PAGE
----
Contrary to what Chief and his friends say, the 100th means a lot to a lot of people, and it is something we will see a lot more of over the next year.

    Hopefully IMS can parlay this into more permanent fans.
  • Hot Wheels
    It's a great partnership, but these promises need to be backed up by some real events. The centennial has been woefully marketed to this point. They need to get it in gear.
  • Toys
    My 5 and 12 year old boys will love to hear more Indycar product will be available for "me" to buy during our regular speedway visits.
  • Please
    The IndyCar Series must be small taters these days. Turn out the lights, the party's over.

    Burl, Chief, and the others have it right: The sport is through.
  • Congrats and thank you to Indycar and its drivers for doing the USO tour to support the troops. Working with the soldiers everyday, I see how much this kind of thing means to them.

    Sarah Fisher is planning on bringing a group of drivers down to Camp Atterbury this May. Good job guys, the soldiers appreciate it.
  • Hot Wheels for Real
    Guess it IS true...

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  1. With Pence running the ship good luck with a new government building on the site. He does everything on the cheap except unnecessary roads line a new beltway( like we need that). Things like state of the art office buildings and light rail will never be seen as an asset to these types. They don't get that these are the things that help a city prosper.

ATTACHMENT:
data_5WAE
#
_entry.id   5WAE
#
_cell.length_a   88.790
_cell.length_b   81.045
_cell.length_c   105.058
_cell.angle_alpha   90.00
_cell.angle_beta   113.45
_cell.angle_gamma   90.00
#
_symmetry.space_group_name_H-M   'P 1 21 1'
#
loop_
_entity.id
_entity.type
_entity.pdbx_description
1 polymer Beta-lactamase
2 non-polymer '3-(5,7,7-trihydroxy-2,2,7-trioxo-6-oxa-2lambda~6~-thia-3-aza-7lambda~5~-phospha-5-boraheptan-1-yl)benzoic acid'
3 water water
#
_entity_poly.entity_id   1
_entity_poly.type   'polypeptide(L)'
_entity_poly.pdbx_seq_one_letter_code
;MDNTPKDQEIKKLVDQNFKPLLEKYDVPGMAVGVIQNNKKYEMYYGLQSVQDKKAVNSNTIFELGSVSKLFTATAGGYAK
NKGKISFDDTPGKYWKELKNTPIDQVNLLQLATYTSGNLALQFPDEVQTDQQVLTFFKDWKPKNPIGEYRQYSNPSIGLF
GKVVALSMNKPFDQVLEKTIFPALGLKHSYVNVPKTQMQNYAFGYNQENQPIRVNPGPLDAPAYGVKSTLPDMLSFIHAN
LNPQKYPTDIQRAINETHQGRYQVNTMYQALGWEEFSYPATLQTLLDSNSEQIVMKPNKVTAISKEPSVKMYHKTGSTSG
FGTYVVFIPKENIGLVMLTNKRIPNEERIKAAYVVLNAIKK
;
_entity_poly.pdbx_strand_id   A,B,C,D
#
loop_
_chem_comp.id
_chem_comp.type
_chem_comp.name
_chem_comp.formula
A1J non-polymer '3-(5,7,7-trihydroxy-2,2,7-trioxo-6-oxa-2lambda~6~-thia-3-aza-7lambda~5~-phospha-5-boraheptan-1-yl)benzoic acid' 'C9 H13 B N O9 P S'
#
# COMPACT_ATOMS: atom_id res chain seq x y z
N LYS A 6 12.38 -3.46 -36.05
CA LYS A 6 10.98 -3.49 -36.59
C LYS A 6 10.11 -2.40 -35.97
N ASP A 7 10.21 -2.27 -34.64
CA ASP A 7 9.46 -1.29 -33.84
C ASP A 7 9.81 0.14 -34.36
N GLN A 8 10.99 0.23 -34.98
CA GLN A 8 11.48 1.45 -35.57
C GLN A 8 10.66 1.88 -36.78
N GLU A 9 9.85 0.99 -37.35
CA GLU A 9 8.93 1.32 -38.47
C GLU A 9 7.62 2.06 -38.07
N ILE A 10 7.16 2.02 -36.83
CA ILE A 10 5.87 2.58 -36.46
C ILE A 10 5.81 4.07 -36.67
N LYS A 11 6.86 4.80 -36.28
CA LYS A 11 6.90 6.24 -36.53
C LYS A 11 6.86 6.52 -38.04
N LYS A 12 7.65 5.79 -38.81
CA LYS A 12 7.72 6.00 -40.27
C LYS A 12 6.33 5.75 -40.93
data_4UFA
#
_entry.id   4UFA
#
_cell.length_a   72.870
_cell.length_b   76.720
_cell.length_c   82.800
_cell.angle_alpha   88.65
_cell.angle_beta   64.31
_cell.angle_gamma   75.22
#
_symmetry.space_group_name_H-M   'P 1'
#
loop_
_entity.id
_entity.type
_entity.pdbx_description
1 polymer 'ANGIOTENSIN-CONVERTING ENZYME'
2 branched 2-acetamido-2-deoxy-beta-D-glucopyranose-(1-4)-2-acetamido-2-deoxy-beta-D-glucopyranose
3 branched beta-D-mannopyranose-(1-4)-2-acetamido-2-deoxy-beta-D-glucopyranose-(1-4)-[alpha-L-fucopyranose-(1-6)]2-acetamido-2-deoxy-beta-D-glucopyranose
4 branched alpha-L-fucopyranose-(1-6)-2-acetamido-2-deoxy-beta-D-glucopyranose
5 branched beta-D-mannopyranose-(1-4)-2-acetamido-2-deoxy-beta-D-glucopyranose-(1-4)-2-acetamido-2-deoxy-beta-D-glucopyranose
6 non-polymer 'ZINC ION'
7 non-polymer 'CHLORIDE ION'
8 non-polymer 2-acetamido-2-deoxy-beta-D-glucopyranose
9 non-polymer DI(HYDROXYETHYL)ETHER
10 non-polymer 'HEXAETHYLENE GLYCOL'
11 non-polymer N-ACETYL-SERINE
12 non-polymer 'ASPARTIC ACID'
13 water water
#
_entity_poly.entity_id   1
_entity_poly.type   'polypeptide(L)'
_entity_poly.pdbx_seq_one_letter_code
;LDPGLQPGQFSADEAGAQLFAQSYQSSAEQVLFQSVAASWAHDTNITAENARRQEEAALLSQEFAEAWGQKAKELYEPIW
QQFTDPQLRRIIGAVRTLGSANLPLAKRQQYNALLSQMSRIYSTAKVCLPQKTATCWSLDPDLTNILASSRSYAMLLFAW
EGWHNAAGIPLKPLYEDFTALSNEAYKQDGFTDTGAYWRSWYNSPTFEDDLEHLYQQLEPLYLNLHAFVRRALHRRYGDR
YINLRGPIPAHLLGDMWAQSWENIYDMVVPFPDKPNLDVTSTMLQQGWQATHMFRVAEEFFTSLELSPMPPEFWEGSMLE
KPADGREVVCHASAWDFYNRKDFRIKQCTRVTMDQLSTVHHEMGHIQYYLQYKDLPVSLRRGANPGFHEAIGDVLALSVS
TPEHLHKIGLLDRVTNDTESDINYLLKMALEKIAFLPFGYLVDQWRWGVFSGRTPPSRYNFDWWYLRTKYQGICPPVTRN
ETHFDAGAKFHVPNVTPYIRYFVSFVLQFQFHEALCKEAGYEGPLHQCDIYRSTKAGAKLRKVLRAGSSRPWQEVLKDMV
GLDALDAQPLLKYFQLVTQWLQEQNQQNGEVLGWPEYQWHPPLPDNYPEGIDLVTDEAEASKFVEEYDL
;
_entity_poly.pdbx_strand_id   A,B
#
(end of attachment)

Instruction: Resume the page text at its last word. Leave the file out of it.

2. Does the $100,000,000,000 include salaries for members of Congress?

  3. "But that doesn't change how the piece plays to most of the people who will see it." If it stands out so little during the day as you seem to suggest maybe most of the people who actually see it will be those present when it is dark enough to experience its full effects.

  4. That's the mentality of most retail marketers. In this case Leo was asked to build the brand. HHG then had a bad sales quarter and rather than stay the course, now want to go back to the schlock that Zimmerman provides (at a considerable cut in price.) And while HHG salesmen are, by far, the pushiest salesmen I have ever experienced, I believe they are NOT paid on commission. But that doesn't mean they aren't trained to be aggressive.

  5. The reason HHG's sales team hits you from the moment you walk through the door is the same reason car salesmen do the same thing: Commission. HHG's folks are paid by commission they and need to hit sales targets or get cut, while BB does not. The sales figures are aggressive, so turnover rate is high. Electronics are the largest commission earners along with non-needed warranties, service plans etc, known in the industry as 'cheese'. The wholesale base price is listed on the cryptic price tag in the string of numbers near the bar code. Know how to decipher it and you get things at cost, with little to no commission to the sales persons. Whether or not this is fair, is more of a moral question than a financial one.